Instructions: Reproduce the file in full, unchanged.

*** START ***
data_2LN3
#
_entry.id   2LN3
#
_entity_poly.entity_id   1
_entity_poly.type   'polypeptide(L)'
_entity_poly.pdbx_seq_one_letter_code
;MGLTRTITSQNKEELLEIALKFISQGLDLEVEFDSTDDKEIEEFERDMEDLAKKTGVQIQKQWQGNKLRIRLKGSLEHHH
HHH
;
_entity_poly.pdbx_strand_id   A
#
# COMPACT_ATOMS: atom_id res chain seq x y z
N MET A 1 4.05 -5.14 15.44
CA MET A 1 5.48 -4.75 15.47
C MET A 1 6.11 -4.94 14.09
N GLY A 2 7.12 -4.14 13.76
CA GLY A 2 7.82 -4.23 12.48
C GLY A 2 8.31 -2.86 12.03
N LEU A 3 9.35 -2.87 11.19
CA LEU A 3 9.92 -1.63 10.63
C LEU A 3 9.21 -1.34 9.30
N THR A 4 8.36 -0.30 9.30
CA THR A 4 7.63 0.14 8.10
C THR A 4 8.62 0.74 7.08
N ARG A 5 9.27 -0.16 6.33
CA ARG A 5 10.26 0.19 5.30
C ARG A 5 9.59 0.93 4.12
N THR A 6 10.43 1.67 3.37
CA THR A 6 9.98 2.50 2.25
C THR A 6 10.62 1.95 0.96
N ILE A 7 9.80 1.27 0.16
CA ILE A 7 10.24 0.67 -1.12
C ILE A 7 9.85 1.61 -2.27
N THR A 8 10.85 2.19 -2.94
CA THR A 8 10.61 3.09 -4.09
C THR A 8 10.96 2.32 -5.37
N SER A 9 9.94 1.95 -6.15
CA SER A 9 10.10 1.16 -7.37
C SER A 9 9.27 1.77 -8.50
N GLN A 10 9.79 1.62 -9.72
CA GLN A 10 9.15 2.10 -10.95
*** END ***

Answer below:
data_2LN3
#
_entry.id   2LN3
#
_entity_poly.entity_id   1
_entity_poly.type   'polypeptide(L)'
_entity_poly.pdbx_seq_one_letter_code
;MGLTRTITSQNKEELLEIALKFISQGLDLEVEFDSTDDKEIEEFERDMEDLAKKTGVQIQKQWQGNKLRIRLKGSLEHHH
HHH
;
_entity_poly.pdbx_strand_id   A
#
# COMPACT_ATOMS: atom_id res chain seq x y z
N MET A 1 4.05 -5.14 15.44
CA MET A 1 5.48 -4.75 15.47
C MET A 1 6.11 -4.94 14.09
N GLY A 2 7.12 -4.14 13.76
CA GLY A 2 7.82 -4.23 12.48
C GLY A 2 8.31 -2.86 12.03
N LEU A 3 9.35 -2.87 11.19
CA LEU A 3 9.92 -1.63 10.63
C LEU A 3 9.21 -1.34 9.30
N THR A 4 8.36 -0.30 9.30
CA THR A 4 7.63 0.14 8.10
C THR A 4 8.62 0.74 7.08
N ARG A 5 9.27 -0.16 6.33
CA ARG A 5 10.26 0.19 5.30
C ARG A 5 9.59 0.93 4.12
N THR A 6 10.43 1.67 3.37
CA THR A 6 9.98 2.50 2.25
C THR A 6 10.62 1.95 0.96
N ILE A 7 9.80 1.27 0.16
CA ILE A 7 10.24 0.67 -1.12
C ILE A 7 9.85 1.61 -2.27
N THR A 8 10.85 2.19 -2.94
CA THR A 8 10.61 3.09 -4.09
C THR A 8 10.96 2.32 -5.37
N SER A 9 9.94 1.95 -6.15
CA SER A 9 10.10 1.16 -7.37
C SER A 9 9.27 1.77 -8.50
N GLN A 10 9.79 1.62 -9.72
CA GLN A 10 9.15 2.10 -10.95